The thermodynamics conditions in the inner parts of the stars (i.e central temperature, density, pressure) are so high, that hydrogen H (the main component of the universe (90%) and so of the original gas from which the star was created, c.f Mendeleev's table) starts thermonuclear burning and creates helium He4 in order to compensate the gravitationnal collapse and maintain the star in equilibrium.
For the Sun, this part extents over 20% of its radius, and over 40% of its total mass.
The main fusion reactions are : The PP chain, and the CNO cycle. We can resume these nuclear reactions by: 4 H -> He4 + 2 e- + 2 nue + Qeff , where e- represent electrons (elementary negative charged particle), nue electronic neutrinos (see section below), and Qeff is the energy release per produced He4 (or alpha particle) and is equal to : 26.732 Mev (minus the energy lost with neutrinos).
Actually, these fusion reactions maintains the stars in a stable equilibrium during a thermonuclear time scale (i.e 10 Giga-years) for a typical star like our Sun, until all the hydrogen is consumed, and exists only in the star envellope, then the stars have to burn all the Helium with a new cycle called 3 alpha (i.e you need 3 He4 to create one carbon atom C12), this stage is shorter and happens during the last 100 millions years of a solar-like star. Then you obtain a dense core with a lot of carbon, nitrogen and oxygen, but to maintain the equilibrium against the gravity, the star needs a temperature higher than 1e9 K, and only massive stars have enough gravitationnal power at this stage of their life to burn carbon, stars like our Sun stops at this stage and becomes white dwarfs (planetar nebulae).
About heavier stars (typically 6 solar masses and above), their life are shorter, and their mass allow them to initiate after the 3 alpha cycle, other nuclear reactions with heavier atoms until iron Fe56, to become neutron stars or black holes.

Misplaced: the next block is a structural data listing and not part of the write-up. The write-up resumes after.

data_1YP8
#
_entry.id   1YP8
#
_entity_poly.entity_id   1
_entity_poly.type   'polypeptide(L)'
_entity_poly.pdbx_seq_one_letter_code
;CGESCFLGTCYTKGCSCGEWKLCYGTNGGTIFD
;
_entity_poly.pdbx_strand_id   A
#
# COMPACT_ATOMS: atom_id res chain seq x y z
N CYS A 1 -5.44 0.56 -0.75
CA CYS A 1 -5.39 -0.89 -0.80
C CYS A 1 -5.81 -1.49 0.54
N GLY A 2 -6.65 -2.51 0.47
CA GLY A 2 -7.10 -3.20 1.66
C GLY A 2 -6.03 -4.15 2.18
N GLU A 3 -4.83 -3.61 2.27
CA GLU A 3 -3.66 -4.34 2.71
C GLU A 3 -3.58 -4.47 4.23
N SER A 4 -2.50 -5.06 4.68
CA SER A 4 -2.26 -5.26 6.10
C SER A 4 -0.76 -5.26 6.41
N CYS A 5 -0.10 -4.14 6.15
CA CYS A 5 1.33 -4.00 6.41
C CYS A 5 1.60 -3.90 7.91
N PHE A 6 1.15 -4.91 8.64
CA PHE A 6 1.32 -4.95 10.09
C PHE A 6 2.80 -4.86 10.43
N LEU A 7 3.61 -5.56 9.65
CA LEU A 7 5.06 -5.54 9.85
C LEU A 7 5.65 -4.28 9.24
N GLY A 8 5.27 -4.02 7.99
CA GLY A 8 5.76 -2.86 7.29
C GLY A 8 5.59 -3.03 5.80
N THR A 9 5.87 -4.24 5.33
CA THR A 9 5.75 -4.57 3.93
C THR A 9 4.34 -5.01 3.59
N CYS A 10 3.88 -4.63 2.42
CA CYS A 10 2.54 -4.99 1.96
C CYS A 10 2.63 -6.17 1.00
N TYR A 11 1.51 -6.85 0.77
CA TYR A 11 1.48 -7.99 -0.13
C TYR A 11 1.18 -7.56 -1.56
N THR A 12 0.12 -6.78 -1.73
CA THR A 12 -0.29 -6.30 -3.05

To conclude, download this nice short movie about fission , but that inside the stars it's not the process occuring (i.e light atoms (H, He...) are transformed to heavier ones with atomic number smaller than 26 (Fe), only explosive phenomena (for example: supernovae) could transformed light elements above Fe, this movie starts with uranium (atomic number 92)!).
In this model, 3 of the 4 fundamental interactions, namely, electromagnetic, weak and strong nuclear forces (the latest being the gravitation) describe via field theory, the behaviour of the matter in a microscopic description. The neutrinos are lepton and there is one neutrino for each familly (i.e electrons, muons and taus), but inside the stars only electronic neutrinos are produced. Neutrinos are weak interacting particles because only the weak and the gravitation forces act on them! There are zero-mass particles (but this is not sure anymore), and have no electric charge and magnetic moment (the latter being also under review).
Between solar modeling and neutrinos experiments there is a discrepancy of 30% (i.e models predict more than we observe), and this could have two explanations. First, we (astrophysists) can make errors in evaluating the central temperature, and then the neutrinos fluxes. The other solutions could come from particles physicists and a modification of the Standard Model, with massive neutrinos and them the possibility that some electronic neutrinos become muon or tau neutrinos, which solar neutrino experiments such as Gallex or SuperKamiokande don t observe (exception of the canadian Sudbury experiment which is now operating). See for example this web site.